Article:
I asked Joyce a few questions about her youth in Mallanganee, and about going to boarding school in Armidale. Her stories were broken, and wandering. They meandered like a dream sequence, and she told me things that made me realise how vulnerable, and how scared she was, despite the occasional haughty English pronunciation of “brown” and “cow”.

Joyce had the best legs on the north coast, according to her doting husband. I read their love letters in their engagement period and could see why she loved him so dearly.

In her last few days, she was half-conscious, not eating and not medicated in hospital. She drifted in and out. When her oldest son sang her The Way You Look Tonight, and whispered that she could leave now and join Charles, she finally let go.

So although I am all stuck in the moment and all that, lately I have been really missing old Joycey. I miss how she drew people together. She was the linchpin of every family occasion. I miss that she rang me and everyone else if there was an event in the family, like a birthday, or someone winning an award. I miss that love I felt emanating from her. Big squishy love. Even in those quiet, lonely hours, someone – Joyce – was in her cane chair, talking about me to her neighbour or an old friend, and I was remembered, and loved.

Tell me about your grandparents, or your children’s grandparents. Do grandparents play a big role in your life?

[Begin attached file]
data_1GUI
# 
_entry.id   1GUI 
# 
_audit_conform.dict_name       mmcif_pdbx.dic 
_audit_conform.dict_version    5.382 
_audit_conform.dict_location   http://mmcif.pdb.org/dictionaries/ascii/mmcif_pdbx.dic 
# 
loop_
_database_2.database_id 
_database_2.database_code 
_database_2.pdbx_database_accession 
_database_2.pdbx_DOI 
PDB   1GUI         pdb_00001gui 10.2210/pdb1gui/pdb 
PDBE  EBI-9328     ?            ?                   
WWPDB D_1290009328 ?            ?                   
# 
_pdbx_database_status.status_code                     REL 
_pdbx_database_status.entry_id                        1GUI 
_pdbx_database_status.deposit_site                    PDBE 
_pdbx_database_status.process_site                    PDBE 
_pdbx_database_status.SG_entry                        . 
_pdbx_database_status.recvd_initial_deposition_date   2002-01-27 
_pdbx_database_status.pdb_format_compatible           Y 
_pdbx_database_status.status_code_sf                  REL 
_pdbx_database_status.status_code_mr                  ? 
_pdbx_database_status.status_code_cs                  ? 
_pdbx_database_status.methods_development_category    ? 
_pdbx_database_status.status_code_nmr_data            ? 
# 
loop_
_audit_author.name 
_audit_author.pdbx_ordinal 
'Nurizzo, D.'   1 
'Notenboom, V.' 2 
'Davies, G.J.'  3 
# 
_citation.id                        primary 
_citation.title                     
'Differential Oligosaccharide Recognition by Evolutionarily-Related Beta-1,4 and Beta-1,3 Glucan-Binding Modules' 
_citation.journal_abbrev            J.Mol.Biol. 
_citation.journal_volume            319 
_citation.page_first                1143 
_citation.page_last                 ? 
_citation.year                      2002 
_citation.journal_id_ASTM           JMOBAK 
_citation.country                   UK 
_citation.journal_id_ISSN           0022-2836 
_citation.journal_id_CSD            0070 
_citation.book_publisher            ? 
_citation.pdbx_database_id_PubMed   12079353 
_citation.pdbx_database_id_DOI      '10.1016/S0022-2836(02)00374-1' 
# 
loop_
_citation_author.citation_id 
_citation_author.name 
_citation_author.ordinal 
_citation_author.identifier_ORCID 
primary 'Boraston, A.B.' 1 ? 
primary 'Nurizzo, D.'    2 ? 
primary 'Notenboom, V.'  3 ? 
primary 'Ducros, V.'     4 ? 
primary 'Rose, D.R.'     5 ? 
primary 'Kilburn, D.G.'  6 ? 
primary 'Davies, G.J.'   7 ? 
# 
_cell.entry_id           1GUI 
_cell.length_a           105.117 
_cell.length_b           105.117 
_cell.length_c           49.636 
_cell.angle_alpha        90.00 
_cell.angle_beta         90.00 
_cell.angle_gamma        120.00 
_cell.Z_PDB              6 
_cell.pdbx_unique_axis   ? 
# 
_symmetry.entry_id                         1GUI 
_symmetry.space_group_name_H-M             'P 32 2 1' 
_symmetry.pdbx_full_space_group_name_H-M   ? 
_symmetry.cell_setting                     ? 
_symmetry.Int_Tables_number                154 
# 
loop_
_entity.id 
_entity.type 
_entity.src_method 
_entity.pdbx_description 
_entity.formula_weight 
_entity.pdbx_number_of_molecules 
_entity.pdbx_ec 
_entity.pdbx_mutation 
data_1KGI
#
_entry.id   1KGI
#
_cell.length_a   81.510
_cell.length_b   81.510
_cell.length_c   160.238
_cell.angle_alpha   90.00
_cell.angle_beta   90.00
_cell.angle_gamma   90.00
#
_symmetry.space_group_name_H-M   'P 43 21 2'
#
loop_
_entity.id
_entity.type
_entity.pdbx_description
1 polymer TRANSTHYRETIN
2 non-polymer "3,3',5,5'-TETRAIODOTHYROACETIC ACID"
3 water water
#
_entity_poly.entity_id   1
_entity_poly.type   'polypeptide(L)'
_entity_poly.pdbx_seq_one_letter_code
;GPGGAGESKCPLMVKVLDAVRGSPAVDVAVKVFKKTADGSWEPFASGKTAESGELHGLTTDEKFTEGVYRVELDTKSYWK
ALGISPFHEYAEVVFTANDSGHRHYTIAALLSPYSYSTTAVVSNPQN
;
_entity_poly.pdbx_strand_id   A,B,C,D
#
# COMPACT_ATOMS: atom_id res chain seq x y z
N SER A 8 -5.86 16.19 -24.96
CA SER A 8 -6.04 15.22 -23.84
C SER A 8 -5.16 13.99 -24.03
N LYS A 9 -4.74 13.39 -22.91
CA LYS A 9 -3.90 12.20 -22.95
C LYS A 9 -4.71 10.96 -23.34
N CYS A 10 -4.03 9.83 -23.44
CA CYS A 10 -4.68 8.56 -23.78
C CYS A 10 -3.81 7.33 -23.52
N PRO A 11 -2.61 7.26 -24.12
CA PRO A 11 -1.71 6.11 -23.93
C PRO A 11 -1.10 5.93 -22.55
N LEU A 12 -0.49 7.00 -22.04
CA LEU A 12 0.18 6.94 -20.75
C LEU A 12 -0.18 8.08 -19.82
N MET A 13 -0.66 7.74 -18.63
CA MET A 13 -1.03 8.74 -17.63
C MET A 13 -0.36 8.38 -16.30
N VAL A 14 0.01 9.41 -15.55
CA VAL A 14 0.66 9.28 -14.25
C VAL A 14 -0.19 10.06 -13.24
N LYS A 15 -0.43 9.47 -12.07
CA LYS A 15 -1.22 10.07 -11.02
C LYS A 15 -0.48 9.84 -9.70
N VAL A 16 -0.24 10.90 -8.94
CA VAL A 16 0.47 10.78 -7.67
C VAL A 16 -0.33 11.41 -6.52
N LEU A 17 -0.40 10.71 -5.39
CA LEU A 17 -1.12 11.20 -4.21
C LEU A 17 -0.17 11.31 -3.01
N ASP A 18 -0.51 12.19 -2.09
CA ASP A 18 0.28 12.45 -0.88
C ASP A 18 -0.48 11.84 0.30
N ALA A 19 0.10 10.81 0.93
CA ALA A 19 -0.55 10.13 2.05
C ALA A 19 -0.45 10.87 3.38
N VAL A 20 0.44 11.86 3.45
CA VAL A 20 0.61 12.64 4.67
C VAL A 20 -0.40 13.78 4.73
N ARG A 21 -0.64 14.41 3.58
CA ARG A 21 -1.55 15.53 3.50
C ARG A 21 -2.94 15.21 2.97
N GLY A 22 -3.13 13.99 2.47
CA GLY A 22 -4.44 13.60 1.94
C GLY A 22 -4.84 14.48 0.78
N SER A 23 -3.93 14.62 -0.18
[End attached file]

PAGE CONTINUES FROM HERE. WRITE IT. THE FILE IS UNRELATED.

Link your stories here for Sunshine Sunday, and drop in to comment on some of the other posts. Next week’s theme is “Ritual”. And if you aren’t already linked up to my FACEBOOK page, I would love to welcome you there.

Sunshine Sundays

 Loading InLinkz ...

The escape

It is dark. I sit in my comfy chair, breastfeeding. My baby nuzzles into me, her sleepy eyes shutting, shutting…they close. While it is lovely sharing this intimate moment with her, it’s been a long day, and am pleased to feel her body relax against mine. I have a Lindt chocolate bar in the fridge, waiting to be snapped in two for Husband and I. Mad Men is already in the disc drive of the laptop…

I gently glide Baby into her cot. It is a swift movement, mastered over many nights of transferring sleeping babies to cot. She stirs, and I place my hand gently on her side. I shush quietly. Eyes flicker, but she sleeps.